If you’re not getting a good snapshot, then guess what? You’re actually not going to actually do reboots and patching on a regular basis. And that’s one of those things where we ran a scan, we see this server that’s got some vulnerabilities. Okay, well, are you going to reboot it? When are you going to reboot it? What’s the plan?

And oftentimes a lot of people will fail to run it during the day when everybody’s actually working so that you can actually see what’s going on. And two, they fail to reboot anything. I don’t wanna see the same report. Month after month or quarter after quarter.

Rebooting without productivity problems

Susan Gosselin: Right, right. So, when it comes to rebooting, is there a way to do that without creating productivity problems for your people?

Nick McCourt: Are we talking about server rebooting or are we talking about computer rebooting?

Susan Gosselin: I’m talking about the rebooting you need to do for the vulnerability management, whatever that entails.

Nick McCourt: So let’s just start with workstations here real quick. A lot of employees will just leave their computers on, so they do not always necessarily reboot it. And so there are two or three different ways you can do this.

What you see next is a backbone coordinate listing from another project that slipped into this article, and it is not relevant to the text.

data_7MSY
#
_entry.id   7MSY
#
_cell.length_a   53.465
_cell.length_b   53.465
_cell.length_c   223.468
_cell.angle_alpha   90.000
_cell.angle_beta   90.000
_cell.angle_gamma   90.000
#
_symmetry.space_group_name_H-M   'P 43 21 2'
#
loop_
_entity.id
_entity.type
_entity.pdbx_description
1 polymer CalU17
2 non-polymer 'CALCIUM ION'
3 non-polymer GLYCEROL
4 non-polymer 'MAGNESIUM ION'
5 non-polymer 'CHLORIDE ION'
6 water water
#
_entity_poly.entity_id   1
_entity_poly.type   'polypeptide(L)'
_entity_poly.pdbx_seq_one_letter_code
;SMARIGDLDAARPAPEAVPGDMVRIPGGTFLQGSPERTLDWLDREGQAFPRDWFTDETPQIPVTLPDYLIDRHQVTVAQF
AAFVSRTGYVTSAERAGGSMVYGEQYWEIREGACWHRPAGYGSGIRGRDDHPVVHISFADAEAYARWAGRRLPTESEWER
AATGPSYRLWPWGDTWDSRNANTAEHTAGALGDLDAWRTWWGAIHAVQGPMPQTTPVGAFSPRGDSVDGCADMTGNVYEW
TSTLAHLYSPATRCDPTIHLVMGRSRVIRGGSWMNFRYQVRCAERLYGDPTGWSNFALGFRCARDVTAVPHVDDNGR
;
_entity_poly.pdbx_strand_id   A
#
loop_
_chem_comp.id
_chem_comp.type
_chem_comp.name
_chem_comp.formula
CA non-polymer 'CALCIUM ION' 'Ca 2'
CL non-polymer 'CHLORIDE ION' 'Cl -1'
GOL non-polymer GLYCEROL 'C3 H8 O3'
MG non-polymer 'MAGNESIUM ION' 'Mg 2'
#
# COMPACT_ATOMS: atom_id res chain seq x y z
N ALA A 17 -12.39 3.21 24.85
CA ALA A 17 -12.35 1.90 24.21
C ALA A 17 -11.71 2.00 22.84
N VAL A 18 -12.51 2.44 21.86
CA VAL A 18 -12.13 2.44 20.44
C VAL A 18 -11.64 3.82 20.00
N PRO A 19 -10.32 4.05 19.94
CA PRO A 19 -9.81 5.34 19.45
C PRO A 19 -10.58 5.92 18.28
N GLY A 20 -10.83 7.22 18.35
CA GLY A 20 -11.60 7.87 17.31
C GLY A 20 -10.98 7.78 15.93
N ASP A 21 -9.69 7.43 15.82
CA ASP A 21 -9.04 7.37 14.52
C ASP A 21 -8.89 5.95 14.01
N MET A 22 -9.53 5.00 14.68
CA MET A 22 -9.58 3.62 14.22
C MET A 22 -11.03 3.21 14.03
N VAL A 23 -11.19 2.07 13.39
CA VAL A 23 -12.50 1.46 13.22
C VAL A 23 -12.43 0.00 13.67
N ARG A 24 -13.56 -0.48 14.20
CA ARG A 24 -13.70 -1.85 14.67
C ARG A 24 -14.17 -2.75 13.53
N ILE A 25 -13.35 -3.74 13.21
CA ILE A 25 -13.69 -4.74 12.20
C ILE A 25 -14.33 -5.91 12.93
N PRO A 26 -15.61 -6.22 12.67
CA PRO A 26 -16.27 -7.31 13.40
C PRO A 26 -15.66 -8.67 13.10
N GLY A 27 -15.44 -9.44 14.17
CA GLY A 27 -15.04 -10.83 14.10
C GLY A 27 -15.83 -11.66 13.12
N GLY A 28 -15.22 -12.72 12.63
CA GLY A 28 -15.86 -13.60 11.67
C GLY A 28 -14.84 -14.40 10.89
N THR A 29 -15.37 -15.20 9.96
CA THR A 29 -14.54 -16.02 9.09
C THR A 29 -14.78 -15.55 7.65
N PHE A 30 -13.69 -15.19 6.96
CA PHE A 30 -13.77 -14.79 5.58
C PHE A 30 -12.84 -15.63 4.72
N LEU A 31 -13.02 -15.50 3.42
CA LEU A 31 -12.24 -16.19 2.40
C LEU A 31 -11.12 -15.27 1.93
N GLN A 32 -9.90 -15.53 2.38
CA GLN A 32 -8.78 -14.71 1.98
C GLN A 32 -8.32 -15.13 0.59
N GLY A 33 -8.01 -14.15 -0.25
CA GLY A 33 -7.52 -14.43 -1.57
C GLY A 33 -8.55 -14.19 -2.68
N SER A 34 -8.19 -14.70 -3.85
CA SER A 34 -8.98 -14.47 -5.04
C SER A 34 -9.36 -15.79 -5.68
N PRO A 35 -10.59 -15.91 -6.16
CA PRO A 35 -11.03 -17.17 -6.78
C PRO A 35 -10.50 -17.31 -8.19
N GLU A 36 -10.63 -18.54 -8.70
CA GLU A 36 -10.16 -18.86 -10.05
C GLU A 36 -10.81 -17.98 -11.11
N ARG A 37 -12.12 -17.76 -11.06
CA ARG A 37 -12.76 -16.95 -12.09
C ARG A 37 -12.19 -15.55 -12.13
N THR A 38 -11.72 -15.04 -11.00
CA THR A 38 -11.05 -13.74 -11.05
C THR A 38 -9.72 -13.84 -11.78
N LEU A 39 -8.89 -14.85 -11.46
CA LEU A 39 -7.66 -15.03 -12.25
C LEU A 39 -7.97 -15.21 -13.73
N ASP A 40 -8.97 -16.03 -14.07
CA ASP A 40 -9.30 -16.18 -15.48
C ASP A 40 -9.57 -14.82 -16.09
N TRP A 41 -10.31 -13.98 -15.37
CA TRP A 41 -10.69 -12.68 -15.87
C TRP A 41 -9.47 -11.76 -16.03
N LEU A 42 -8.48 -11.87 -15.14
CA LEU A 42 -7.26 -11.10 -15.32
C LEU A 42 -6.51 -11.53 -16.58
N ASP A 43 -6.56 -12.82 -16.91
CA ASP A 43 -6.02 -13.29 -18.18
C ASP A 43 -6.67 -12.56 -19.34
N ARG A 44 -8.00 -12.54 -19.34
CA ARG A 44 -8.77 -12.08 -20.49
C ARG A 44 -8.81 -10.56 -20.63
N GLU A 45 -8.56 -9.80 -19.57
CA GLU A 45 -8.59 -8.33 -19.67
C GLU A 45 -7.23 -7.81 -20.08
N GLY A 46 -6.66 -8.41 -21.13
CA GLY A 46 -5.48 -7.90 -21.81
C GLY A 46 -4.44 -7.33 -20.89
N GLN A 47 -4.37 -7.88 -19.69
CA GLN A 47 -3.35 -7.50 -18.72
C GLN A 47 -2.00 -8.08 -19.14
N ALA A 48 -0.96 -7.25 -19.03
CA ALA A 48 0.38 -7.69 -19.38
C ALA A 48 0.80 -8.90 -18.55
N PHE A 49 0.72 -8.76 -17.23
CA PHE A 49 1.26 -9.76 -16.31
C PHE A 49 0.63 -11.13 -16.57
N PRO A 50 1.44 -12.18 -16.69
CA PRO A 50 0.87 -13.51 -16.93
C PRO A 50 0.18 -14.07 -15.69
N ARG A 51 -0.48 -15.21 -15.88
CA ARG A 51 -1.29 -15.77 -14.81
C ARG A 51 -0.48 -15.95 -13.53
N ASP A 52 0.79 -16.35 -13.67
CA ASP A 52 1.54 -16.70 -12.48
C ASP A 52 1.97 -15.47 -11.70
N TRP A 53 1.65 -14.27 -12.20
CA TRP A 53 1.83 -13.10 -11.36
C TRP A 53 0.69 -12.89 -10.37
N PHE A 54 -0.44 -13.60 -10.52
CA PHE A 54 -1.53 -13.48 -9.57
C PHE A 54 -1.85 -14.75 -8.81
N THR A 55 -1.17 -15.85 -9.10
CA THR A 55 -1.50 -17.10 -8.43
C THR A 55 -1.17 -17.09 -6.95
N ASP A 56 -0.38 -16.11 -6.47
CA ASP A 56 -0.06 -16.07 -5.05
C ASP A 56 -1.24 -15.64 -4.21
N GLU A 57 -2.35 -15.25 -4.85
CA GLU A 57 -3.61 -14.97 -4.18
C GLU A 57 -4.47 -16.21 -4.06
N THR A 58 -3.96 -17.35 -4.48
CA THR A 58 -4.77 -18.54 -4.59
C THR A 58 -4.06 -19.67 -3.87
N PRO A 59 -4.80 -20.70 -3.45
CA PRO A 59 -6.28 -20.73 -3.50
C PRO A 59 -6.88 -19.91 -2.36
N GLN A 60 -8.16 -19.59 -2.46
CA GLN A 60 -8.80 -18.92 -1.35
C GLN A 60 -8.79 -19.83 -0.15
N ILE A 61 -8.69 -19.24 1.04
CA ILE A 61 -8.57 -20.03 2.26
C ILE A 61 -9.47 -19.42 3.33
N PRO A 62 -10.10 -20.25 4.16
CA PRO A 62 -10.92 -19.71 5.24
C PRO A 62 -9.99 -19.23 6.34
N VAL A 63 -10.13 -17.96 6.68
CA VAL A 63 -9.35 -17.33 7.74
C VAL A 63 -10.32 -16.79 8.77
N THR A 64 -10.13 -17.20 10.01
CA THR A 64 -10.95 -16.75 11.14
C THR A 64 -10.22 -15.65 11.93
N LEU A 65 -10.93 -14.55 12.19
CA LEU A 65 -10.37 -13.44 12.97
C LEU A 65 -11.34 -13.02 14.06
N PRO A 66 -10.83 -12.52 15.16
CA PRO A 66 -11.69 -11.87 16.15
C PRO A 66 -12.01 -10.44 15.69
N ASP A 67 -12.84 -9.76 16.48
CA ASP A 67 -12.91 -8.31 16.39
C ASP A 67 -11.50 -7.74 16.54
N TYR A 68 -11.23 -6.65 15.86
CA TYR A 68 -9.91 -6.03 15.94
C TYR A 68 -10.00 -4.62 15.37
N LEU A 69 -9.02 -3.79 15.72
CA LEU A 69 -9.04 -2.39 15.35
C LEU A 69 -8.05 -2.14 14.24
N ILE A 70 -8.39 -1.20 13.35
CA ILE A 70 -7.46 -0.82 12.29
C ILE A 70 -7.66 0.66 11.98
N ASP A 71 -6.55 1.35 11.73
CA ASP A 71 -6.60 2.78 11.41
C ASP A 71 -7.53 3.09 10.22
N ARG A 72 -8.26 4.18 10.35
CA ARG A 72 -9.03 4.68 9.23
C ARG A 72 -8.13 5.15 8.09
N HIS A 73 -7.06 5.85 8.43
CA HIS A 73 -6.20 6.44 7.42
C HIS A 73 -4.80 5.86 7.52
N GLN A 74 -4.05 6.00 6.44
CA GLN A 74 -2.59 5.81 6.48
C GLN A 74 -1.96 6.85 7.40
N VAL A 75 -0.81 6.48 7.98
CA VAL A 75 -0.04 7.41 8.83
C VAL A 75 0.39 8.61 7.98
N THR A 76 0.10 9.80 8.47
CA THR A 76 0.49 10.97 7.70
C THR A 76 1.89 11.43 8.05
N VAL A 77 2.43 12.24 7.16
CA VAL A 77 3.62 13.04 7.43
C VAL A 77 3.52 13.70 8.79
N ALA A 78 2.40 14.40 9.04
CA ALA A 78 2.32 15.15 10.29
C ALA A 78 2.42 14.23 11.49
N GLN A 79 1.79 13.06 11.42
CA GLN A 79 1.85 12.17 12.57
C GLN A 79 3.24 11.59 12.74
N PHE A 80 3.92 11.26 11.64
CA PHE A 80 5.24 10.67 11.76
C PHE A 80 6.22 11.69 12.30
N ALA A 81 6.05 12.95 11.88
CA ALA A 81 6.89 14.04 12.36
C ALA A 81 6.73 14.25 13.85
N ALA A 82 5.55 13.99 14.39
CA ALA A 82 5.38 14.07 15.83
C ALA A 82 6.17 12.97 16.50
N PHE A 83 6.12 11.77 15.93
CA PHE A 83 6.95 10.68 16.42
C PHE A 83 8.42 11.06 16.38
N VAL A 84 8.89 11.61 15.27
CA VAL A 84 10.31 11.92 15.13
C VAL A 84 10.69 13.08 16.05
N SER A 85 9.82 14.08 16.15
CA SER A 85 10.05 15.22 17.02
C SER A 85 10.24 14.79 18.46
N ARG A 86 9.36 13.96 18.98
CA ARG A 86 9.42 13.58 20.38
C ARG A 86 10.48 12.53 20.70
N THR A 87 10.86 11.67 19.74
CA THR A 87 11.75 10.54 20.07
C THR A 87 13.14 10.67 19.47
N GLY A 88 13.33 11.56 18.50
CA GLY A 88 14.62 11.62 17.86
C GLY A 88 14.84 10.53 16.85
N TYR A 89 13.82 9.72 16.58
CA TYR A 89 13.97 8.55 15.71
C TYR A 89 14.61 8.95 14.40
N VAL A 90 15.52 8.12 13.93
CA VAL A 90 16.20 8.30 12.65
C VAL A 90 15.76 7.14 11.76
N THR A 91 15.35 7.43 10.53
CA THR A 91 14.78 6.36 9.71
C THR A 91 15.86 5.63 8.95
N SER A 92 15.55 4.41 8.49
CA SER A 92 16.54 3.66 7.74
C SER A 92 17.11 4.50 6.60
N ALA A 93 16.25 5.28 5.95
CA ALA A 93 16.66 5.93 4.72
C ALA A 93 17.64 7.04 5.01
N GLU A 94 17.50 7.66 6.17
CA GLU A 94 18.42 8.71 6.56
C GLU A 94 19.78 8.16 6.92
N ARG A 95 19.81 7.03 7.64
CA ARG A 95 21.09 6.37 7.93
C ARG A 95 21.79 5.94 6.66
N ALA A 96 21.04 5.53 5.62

From a technical standpoint, you can actually control when a computer reboots, you can set a cadence, you can tell all the employees, “when you go home, your computer’s gonna reboot.” That works great for desktops.

It doesn’t always work great for laptops because you can make the laptop go to sleep. That’s not actually rebooting it though.

So one of the things I like to recommend is a couple different things. One, desktop, sure. Let’s have them on a regular rebooting schedule. Get everybody used to it and then once you do it, it actually makes life easier.